We woke up early on Monday, excited for our big daytrip out of Beijing to the Great Wall. We had chosen to go to Jiankou, an unrestored section of wall that connected to the reconstructed section at Mutianyu, so we would get a flavour of both the ruined wall and the slightly inauthentic reconstruction. We got the bus to the outer suburb of Huariou, where we extremely fortuitously managed to catch the 11am bus to Jiankou, the only bus of the day, just as it was leaving. After getting off at the entrance to the Jiankou Scenic Area, by a big sign saying this section of the wall is closed to the public, armed with the very vague instructions in our guidebook, we went in search of the trail to the wall. 45 minutes of frustrating searching followed, before some locals pointed us in the right direction, up a steep trail marked by red ribbons winding through a pretty pine forest. Eventually the Great Wall rose up in front of us. We clambered over the ramparts, feeling like mongol invaders, and started our walk along the crumbling wild wall. The views from the top were stunning, with the wall stretching as far as the eye could see, while pine forested hills and verdant plains competed for attention on either side. The wild wall featured some incredibly steep sections, so we enjoyed a quick stop for a late picnic lunch at the highest watchtower before making our way down the steepest section of wall towards the restored section. The restored section, while still steep, was much easier to walk on and therefore was a bit more touristy, but as it was late in the day the numbers were not too intrusive. After more incredibly atmospheric strolling along the wall, which made it clear to us why it is considered by some to be a wonder of the world, we descended from the wall as the sun began its slow retreat behind the hills and caught the bus back to Beijing. To complete our stereotypical day of Beijing tourism, we splashed out on dinner at the Jinzun Peking Duck restaurant, where we enjoyed delicious duck that was fattier and less crispy, but far more succulent and delicious than Peking Duck I've had in the UK.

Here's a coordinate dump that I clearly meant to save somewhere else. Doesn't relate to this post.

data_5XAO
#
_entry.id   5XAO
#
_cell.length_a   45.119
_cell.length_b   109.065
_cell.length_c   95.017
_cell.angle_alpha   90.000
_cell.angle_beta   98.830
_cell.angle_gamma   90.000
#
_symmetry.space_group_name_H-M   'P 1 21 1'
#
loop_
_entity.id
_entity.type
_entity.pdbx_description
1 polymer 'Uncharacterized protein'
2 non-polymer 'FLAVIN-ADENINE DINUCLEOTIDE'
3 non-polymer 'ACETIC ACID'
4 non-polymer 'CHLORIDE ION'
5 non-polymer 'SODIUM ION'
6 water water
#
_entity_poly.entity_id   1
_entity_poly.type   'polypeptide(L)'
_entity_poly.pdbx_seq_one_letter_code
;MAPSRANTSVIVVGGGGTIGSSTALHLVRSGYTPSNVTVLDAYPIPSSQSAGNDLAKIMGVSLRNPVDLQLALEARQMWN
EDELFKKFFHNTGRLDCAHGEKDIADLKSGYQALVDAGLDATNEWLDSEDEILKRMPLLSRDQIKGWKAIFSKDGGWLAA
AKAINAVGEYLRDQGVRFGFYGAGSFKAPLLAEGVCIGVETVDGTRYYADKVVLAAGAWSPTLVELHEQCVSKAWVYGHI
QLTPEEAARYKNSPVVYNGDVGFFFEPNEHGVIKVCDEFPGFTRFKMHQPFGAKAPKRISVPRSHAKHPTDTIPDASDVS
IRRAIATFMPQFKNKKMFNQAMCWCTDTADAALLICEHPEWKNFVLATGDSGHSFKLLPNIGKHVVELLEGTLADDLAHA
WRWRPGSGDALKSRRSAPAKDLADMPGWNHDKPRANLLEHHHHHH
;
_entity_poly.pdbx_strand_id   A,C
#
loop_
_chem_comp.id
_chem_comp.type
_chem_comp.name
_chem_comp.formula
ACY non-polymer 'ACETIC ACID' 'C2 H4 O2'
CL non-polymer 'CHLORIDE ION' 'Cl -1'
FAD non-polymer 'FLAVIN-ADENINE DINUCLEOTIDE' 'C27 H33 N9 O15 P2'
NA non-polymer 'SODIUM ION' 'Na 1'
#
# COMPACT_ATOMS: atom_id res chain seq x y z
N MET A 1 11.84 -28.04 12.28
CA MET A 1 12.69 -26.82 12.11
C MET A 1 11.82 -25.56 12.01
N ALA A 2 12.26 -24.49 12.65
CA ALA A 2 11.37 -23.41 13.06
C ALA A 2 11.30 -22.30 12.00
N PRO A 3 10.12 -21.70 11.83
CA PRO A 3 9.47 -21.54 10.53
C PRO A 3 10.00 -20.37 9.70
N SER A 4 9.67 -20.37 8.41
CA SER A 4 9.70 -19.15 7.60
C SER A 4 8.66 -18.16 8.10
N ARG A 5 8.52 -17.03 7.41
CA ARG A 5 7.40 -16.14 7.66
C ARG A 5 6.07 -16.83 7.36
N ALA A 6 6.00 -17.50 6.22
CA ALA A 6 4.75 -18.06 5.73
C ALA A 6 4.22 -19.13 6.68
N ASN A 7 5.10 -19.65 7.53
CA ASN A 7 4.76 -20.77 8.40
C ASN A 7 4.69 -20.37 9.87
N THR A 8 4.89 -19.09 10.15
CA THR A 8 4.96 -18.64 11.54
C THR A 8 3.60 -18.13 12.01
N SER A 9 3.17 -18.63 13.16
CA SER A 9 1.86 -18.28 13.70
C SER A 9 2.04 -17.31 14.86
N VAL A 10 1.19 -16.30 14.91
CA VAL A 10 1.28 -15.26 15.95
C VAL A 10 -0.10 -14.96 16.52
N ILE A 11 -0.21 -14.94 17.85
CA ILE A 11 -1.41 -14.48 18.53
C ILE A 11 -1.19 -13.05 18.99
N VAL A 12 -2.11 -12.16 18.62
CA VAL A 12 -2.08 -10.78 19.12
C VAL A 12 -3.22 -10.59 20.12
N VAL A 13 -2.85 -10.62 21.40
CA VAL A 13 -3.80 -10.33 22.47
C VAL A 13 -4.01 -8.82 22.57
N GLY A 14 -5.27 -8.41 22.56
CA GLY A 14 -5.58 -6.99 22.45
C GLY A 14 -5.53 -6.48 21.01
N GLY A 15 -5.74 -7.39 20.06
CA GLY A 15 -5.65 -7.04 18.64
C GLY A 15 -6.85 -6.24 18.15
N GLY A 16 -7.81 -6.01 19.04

All too quickly our last day in Beijing arrived. We booked our sleeper train to Pingyao and then retreaded our steps towards the Forbidden City, hopeful that on this occasion we would be early enough to get in. We were in luck, so made the journey through the main gate to the complex, traditionally only walked through by the emperor himself. Arriving in the first of 3 main squares, we were taken aback by the scale of the complex. We wandered through the main halls of the palace, decorated with imperial splendor and with a real feel of historical significance. We moved on to the 3 smaller halls, where the emperor's wife would generally reside, which were equally as sumptuously decorated, before branching off to some side courtyards filled with lesser halls displaying the ornaments of the Qing Dynasty, including fine furniture and a random assortment of gifts from Western ambassadors. Once we'd explored these courtyards, we continued to the end of the complex, with the magnificent North gate defended by two golden lion's surrounded by the tranquil imperial gardens. Wandering back through the complex, taking in the Imperial ambience, we snapped back to the 21st century going through the 2 seperate checkpoints to get into Tiannammen Square. The square is the largest in the world, but feels very sterile due to the security and total absence of anywhere to sit. We strolled the square for a few minutes, admiring Mao's mausoleum, closed in the afternoon, from afar, and then walked to Dashilar, Beijing's traditional shopping area, in search of souvenirs. We didn't have much luck, as the market turned out to mainly sell overpriced tat, but it made for a pleasant pre dinner walk. Following the extravagance of the previous night, we went to Yaoji Chaogan, a very authentic traditional Beijing canteen, visited by Joe Biden last year, where we feasted on the house speciality Pig Liver Soup, as well as traditional Beijing soybean paste noodles, garlic topped deep fried crackers, horseradish-y tofu paste and crispy sweet potato pancakes. Very satisfied, we caught our sleeper train to Pingyao...Read more